Measurement is important in strategy. It defines if that chosen path is being walked to not. But measurement is also used to determine personal and organizational performance. How does one reconcile between a specific personal measure and a stretch goal being measured to determine learning.
Strategy is the answer. If the strategy is to provide a particular service in a transactionally efficient, optimized way, then a measurement that speaks to the transaction is important. Imagine a ground keeping function. Their goal is to maintain the lawn, cutting the grass within seasonal frequency and height requirements. They do this, and they are considered successful.
Imagine, however, a knowledge economy measure, that of presenting the grounds in an appealing way that attracts and retains members. That is a very different goal. The grass cutting may still be a subgoal, but it alone won’t define success. Success requires an aesthetic design, executed well. It means not dead plants, not misplaced bricks or sidewalk torn-up by tree roots. It means creating an executing a survey to determine if the perception of the grounds is in meeting the expectations of those who have been sold on the aesthetic appeal. In other words, the intellectual rigor of design is just as important as the execution of the grass cutting and tree pruning.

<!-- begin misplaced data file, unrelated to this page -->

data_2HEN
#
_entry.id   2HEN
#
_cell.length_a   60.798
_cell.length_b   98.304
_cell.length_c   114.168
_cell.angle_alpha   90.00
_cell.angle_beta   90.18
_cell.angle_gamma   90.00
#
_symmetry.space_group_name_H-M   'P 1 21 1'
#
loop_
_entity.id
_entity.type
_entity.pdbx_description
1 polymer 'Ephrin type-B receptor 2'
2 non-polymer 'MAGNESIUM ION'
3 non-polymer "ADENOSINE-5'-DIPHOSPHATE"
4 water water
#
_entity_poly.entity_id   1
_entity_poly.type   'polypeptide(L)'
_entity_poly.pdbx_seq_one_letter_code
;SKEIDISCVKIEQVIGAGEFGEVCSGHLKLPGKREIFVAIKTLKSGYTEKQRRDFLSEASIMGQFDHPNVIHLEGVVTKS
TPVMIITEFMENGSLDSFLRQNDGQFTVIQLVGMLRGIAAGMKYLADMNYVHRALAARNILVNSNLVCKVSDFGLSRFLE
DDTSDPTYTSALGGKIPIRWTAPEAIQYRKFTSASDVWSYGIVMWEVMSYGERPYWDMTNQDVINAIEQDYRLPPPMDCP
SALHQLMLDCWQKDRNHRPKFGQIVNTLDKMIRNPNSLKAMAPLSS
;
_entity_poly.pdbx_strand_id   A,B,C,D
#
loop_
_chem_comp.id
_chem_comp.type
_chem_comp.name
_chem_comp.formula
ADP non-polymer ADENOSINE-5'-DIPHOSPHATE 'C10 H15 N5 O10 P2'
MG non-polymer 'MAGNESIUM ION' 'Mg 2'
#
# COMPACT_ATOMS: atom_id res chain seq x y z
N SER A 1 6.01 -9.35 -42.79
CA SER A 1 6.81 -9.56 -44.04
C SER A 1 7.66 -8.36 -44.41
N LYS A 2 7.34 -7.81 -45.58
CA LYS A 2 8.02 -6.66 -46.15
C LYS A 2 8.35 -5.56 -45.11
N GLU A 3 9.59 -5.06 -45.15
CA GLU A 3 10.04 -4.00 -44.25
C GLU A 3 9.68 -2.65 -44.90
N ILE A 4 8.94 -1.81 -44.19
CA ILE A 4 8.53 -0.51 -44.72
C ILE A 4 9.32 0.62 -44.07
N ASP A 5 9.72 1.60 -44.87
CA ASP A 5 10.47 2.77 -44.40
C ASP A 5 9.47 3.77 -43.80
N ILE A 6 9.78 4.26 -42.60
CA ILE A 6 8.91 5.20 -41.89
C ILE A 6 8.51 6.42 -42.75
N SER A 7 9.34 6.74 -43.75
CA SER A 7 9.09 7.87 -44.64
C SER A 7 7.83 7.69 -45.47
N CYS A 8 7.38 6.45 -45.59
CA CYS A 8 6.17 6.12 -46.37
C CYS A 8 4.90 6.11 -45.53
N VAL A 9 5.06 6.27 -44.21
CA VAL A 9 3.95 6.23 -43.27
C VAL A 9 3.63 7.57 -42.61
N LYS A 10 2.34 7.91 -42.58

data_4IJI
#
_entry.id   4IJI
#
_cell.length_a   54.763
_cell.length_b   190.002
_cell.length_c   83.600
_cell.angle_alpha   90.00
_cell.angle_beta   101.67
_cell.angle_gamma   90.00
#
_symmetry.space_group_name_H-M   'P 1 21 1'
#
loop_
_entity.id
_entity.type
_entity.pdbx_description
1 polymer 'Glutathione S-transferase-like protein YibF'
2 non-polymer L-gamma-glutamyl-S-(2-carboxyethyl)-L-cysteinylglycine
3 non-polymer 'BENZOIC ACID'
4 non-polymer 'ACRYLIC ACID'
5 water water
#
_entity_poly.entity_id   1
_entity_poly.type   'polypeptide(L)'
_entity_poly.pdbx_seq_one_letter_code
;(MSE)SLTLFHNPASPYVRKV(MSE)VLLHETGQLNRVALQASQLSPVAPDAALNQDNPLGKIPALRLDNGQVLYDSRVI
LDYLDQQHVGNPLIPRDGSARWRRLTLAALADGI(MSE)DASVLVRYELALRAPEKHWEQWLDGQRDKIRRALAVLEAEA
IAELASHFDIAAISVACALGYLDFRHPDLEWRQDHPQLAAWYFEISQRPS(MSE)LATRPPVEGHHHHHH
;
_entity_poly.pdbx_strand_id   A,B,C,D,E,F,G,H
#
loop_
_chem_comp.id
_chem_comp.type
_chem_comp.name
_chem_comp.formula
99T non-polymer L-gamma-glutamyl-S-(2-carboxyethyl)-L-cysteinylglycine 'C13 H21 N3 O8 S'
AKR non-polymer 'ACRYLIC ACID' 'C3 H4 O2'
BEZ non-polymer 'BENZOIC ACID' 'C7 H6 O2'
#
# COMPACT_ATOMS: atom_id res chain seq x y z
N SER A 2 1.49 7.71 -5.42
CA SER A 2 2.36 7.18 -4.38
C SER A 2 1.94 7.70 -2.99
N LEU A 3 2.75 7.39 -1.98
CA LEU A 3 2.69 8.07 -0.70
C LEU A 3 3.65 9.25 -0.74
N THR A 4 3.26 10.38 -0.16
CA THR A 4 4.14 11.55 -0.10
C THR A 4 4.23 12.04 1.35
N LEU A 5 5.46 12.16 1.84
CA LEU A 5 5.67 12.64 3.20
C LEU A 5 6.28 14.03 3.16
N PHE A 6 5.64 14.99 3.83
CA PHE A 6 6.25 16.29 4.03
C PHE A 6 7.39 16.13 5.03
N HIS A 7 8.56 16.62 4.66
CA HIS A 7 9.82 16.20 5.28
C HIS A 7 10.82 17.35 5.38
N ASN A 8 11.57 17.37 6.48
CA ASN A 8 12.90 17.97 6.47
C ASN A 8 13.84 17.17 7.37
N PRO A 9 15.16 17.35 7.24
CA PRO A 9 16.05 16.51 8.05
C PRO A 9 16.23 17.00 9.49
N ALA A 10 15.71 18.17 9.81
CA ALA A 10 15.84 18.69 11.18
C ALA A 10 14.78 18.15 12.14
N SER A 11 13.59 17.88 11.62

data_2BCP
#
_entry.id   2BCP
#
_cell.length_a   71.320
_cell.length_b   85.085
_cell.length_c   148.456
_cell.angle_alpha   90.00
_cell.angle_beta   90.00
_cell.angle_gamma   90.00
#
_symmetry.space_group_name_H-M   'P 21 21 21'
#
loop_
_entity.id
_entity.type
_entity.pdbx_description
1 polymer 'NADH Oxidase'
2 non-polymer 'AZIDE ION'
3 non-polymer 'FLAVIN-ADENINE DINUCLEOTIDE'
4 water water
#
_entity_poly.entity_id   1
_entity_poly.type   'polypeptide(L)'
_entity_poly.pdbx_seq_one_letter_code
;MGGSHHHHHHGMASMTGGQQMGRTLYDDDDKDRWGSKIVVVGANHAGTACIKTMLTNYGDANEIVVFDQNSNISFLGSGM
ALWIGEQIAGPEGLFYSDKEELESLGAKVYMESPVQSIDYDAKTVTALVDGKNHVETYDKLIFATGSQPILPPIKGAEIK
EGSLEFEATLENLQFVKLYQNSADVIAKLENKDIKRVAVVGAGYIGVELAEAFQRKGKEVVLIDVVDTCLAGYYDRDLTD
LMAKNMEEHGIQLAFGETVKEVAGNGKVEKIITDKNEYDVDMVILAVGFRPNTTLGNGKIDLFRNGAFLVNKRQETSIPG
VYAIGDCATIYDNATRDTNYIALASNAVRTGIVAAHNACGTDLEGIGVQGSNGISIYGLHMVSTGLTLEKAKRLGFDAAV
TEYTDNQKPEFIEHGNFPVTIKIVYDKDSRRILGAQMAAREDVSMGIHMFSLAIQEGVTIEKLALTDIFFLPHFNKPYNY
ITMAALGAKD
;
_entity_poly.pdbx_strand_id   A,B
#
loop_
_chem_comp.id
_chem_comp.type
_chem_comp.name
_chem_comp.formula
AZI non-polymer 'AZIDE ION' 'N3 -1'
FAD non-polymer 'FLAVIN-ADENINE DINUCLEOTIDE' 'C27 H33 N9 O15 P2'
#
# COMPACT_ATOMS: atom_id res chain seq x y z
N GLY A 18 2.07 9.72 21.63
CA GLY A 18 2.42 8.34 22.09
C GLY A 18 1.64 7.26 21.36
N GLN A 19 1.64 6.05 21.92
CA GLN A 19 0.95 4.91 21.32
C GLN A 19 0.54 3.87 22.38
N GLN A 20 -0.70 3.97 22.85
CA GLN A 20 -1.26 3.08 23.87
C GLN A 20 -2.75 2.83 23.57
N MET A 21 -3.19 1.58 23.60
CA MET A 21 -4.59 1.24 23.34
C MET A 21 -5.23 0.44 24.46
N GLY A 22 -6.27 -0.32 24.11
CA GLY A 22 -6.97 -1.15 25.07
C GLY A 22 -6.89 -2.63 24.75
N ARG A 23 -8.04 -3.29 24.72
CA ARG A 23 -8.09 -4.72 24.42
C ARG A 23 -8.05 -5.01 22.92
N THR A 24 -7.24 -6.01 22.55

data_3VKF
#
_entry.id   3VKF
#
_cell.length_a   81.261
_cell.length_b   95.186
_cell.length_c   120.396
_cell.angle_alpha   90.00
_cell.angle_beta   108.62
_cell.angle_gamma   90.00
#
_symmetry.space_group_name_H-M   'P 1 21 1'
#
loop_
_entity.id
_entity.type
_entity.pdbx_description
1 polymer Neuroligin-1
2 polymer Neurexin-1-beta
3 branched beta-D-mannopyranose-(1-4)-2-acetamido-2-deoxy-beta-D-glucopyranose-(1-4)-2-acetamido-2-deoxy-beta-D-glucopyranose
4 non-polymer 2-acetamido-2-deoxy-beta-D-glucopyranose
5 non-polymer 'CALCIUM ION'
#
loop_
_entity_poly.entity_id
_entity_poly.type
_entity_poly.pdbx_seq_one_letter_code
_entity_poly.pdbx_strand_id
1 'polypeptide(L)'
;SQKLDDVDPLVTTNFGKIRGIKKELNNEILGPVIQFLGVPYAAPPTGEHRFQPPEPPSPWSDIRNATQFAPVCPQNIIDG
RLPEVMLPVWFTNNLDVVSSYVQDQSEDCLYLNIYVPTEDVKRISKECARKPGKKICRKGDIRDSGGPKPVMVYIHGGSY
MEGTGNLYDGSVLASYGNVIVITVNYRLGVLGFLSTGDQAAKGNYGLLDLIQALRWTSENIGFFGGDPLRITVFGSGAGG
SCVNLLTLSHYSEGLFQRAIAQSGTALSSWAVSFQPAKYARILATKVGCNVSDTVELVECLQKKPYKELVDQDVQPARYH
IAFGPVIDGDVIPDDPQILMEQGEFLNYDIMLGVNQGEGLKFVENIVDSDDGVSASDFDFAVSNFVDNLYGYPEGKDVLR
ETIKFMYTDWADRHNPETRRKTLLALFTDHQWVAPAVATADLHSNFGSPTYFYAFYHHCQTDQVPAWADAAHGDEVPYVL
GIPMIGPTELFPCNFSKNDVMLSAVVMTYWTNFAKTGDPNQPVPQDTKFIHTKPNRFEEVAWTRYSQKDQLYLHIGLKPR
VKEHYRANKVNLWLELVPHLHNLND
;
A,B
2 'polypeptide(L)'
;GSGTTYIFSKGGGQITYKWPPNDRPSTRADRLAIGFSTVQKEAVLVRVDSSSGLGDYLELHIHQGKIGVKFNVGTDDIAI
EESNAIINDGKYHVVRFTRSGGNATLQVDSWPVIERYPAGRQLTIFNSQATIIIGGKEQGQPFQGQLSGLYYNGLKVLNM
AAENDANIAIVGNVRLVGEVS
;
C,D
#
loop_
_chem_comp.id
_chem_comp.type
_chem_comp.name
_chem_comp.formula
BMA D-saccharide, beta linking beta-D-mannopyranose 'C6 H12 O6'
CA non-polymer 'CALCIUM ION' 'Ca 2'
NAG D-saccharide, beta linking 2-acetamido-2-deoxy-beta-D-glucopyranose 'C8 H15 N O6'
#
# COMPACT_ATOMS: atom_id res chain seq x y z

Why does strategy matter? Because strategy will help you decide which one is important. It will tell you which goal is desired in the context of what the organization is trying to achieve. In the first case, the strategy may have such severe constraints that it precludes even imagining the later case. In some instances, the later case may be seen as an aspiration or an ideal with a path that maps out how to get there.
On Disney properties, the strategic imperative clearly runs to the later. Efficiency is good, but only in the context of the greater good. If it was all about being efficient and saving money, then the designs would be simpler, the grounds not so elaborate or hard to keep. At Disney, the grounds are part of the experience, and they measure the totality of the experience, not just the speed with which the job is executed.
Many people who have gardeners talk about the “blow and go” mentality. Those business plans are based on volume and throughput. If that is what you want, then you should hire someone who “blows and goes.” If you want an experience at home, you hire someone, for a higher cost, who helps create and maintain an experience.
We all make strategic choices, we just don’t know it. As you measure your organization’s path forward, what are the measurements that you make, and which ones are strategic, and which are meaningless. If the answer is it depends on the context, then you get the point.